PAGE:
This is a commercial for Alabama Agricultural commissioner. Ag commissioner. You heard me, right – Ag commissioner. One of those high profile jobs.
This is a nuanced beauty of a commercial Think T-Rex in a sheep herd nuanced. See if you pick up on all the subtle signals he’s sending. Frankly, I enjoyed the hell out of given the gales of laughter it caused. Ah the state of politics today. Monitoring it you will never find yourself bored. And, I bet he wins the election as well:
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Like many of us, Michael Barone is puzzled by the administration’s obvious attempts to avoid linking Islam with the terrorists who have attempted to attack us. He wonders:
Why the reluctance to state the obvious truth, that we are under attack from terrorists motivated by a radical form of Islam?
I note this for a single reason:
Fakih, an Arab-American from Dearborn, Mich., told pageant organizers her family celebrates both Muslim and Christian faiths. She moved to the United States as a baby and was raised in New York, where she attended a Catholic school. Her family moved to Michigan in 2003.
Pageant officials said historical pageant records were not detailed enough to show whether Fakih was the first Arab American, Muslim or immigrant to win the Miss USA title. The pageant started in 1952 as a local bathing suit competition in Long Beach, Calif.
How will the Arab nations accept Ms. Fakih’s win given she was seen “strutting confidently in an orange and gold bikini” during the contest?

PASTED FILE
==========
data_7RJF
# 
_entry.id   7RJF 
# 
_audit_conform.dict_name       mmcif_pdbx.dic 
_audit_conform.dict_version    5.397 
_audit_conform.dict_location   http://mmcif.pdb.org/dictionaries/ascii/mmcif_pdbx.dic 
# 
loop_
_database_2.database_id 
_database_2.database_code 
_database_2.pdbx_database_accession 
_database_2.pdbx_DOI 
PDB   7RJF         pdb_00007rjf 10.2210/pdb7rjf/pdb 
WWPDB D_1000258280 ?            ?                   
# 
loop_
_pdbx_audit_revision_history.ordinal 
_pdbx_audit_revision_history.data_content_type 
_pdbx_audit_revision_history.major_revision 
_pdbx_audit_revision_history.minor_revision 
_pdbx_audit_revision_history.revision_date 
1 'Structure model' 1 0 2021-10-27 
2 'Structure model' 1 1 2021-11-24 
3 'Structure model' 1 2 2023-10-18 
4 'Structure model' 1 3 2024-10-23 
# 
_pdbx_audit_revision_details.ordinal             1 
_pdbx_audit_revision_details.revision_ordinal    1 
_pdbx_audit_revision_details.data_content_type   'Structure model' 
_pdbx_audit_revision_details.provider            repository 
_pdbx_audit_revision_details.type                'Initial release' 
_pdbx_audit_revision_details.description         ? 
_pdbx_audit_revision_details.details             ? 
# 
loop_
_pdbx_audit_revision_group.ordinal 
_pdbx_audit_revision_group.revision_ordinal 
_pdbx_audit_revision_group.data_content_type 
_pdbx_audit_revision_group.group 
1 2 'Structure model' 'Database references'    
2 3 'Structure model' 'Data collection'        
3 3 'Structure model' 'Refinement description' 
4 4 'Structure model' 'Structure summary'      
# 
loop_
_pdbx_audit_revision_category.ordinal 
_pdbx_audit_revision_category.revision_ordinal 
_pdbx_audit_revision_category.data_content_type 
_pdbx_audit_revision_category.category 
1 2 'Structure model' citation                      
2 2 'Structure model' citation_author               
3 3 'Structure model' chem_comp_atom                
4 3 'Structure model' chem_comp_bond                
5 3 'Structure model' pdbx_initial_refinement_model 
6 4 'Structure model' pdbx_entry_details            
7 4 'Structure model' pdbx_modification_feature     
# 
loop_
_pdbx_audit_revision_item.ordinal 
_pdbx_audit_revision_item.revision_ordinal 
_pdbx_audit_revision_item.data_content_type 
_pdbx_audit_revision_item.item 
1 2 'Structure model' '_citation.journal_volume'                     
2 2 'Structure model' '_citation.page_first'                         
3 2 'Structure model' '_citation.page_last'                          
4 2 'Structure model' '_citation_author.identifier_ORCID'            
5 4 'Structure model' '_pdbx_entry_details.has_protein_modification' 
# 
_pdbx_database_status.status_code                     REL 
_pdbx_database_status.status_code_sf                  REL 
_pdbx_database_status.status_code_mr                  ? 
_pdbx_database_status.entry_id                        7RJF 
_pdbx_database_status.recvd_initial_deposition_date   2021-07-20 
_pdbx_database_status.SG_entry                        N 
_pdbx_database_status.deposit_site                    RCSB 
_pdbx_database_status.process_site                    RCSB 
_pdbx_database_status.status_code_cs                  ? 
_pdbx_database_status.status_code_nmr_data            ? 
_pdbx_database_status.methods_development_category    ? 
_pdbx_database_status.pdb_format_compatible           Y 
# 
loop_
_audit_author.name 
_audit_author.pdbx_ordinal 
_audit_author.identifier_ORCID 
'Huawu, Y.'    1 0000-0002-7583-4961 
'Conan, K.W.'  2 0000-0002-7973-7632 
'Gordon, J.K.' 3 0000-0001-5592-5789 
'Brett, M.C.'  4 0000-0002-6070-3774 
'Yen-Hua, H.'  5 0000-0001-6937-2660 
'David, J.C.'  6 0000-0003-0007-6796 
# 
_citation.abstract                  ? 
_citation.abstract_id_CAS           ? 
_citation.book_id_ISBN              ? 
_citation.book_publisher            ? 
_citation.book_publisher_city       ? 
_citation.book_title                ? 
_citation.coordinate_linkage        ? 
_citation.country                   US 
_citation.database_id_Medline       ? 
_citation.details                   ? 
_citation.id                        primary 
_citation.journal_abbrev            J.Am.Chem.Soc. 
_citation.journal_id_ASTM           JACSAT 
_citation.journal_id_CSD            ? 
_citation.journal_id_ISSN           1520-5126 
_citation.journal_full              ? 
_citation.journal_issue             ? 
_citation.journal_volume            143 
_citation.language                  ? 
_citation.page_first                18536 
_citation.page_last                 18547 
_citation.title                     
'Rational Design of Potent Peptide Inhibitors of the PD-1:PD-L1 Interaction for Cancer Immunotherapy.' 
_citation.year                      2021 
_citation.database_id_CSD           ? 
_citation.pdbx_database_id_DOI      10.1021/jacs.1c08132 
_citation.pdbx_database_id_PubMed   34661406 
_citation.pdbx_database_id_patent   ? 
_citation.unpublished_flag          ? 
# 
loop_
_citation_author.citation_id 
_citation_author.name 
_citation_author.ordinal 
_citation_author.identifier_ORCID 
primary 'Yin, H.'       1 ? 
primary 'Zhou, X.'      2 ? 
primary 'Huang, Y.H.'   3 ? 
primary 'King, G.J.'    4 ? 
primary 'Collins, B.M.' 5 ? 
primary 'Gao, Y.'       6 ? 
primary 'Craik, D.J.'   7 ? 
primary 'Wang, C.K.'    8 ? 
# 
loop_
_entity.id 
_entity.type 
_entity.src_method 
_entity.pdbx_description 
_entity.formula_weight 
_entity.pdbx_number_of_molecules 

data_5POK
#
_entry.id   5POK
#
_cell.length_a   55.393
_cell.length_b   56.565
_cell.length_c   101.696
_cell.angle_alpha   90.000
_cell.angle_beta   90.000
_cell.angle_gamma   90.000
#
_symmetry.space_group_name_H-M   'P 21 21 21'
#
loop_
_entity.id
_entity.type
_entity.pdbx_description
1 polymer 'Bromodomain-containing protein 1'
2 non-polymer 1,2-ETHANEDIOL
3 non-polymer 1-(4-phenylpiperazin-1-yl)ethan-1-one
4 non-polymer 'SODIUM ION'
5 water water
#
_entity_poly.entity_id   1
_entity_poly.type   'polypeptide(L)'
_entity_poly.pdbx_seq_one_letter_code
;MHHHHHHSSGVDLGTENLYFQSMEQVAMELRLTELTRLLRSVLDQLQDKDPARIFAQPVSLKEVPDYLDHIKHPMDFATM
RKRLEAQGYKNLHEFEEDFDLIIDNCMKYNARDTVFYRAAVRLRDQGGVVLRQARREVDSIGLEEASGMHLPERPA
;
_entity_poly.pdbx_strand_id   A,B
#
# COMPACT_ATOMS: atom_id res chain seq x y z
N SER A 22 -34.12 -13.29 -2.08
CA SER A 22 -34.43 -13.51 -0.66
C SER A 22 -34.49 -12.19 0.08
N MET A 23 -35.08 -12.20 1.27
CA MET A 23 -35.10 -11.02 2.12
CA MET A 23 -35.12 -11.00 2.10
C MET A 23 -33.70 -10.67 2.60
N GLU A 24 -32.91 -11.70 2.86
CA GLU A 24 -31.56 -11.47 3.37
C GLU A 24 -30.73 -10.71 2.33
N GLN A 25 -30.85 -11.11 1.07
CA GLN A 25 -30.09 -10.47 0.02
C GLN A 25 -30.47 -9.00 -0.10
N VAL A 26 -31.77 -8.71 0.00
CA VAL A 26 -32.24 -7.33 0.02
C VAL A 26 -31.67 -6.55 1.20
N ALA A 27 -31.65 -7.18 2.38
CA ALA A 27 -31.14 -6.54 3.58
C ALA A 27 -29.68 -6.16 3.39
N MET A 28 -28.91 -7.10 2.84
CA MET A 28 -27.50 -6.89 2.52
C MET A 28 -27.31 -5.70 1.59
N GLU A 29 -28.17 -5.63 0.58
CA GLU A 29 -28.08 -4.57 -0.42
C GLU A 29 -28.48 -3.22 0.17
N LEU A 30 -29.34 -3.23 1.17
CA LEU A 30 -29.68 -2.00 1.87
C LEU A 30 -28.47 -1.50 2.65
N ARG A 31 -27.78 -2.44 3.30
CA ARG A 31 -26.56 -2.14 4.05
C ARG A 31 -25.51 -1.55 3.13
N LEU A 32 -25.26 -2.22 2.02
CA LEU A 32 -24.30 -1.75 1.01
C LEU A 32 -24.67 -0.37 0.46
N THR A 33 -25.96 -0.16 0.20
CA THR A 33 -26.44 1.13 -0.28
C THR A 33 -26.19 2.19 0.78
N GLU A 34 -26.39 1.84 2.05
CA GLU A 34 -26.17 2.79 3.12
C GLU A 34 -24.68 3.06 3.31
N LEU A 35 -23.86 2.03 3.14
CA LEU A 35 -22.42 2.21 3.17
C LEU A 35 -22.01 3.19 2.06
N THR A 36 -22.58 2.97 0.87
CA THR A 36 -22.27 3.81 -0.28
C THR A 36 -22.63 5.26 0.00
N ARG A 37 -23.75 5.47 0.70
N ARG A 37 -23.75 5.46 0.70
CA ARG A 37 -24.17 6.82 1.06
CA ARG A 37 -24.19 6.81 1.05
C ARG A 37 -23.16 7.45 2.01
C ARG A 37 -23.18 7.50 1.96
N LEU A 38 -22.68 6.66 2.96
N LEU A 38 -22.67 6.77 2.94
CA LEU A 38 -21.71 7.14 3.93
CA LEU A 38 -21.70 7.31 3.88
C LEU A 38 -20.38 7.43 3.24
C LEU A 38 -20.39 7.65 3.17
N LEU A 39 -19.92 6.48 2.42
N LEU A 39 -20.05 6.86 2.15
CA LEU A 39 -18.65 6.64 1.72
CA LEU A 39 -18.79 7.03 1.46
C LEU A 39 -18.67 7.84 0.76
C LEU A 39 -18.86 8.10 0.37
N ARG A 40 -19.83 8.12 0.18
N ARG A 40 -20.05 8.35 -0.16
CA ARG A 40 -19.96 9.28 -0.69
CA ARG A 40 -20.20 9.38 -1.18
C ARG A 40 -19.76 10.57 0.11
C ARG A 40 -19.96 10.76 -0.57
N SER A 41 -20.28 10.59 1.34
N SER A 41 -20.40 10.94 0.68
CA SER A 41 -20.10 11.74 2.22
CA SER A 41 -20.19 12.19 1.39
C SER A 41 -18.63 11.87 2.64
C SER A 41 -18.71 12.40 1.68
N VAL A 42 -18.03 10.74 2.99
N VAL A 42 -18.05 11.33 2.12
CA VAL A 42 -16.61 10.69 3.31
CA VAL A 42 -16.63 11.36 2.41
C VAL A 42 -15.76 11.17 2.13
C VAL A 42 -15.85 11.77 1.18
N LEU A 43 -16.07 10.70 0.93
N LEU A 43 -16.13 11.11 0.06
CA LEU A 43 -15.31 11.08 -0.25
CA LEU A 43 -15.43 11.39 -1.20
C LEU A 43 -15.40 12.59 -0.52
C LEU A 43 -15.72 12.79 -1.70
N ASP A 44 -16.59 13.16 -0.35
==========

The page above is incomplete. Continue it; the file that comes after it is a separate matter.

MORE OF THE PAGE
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Anyone who has followed the financial woes of the states are able to trace much of it back to the explosion of public sector unions and the generous compensation and pension plans they enjoy. Each have become budget busters, with California alone looking at 500 billion in unfunded future payouts.
Mort Zuckerman explores that phenomenon and points to a particularly insidious relationship that exists between those unions such as the SEIU and politicians such as Barack Obama and many Democrats:
The business community and a growing portion of the public now understand the dynamics that discriminate against the private sector. The public sector unions organize voting campaigns for politicians who, on election, repay their benefactors by approving salaries and benefits for the public sector, irrespective of whether they are sustainable. And what is happening with California is happening in slower motion in the rest of the country. It must be one of the reasons the Pew Research Center this year reported that support for labor unions generally has plummeted “amid growing public skepticism about unions’ power and purpose.”
There has been a transformation in the nature of our employment. Labor is no longer dominated by private sector industrial workers who were in large part culturally conservative and economically pro-growth. Over recent decades public sector employment has exploded and public workers have come to dominate the labor movement. These public sector employees have a unique and powerful advantage in contract negotiations. Quite simply it is their capacity to deliver political endorsements and votes for the very people who are theoretically on the other side of the negotiating table. Candidates who want to appear tough on crime will look to cops, sheriffs’ deputies, prison guards, and highway patrol officers for their endorsement.
These unions and the politicians they support are selling out the states and the country for increased personal compensation and pension benefits in return for political office. Whereas public sector jobs were once among the lowest paid, they’ve become some of the highest paid with unsustainable pension plans a key feature. And when budget woes hit a state and any politician has the temerity to suggest cutting those plans or benefits, he or she is roundly shouted down and organized against at the next election.
Play ball with the unions, however, and they’ll organize for you, provide the key endorsements you need and participate in GOTV efforts on election day. This presents a problem which must be addressed and changed: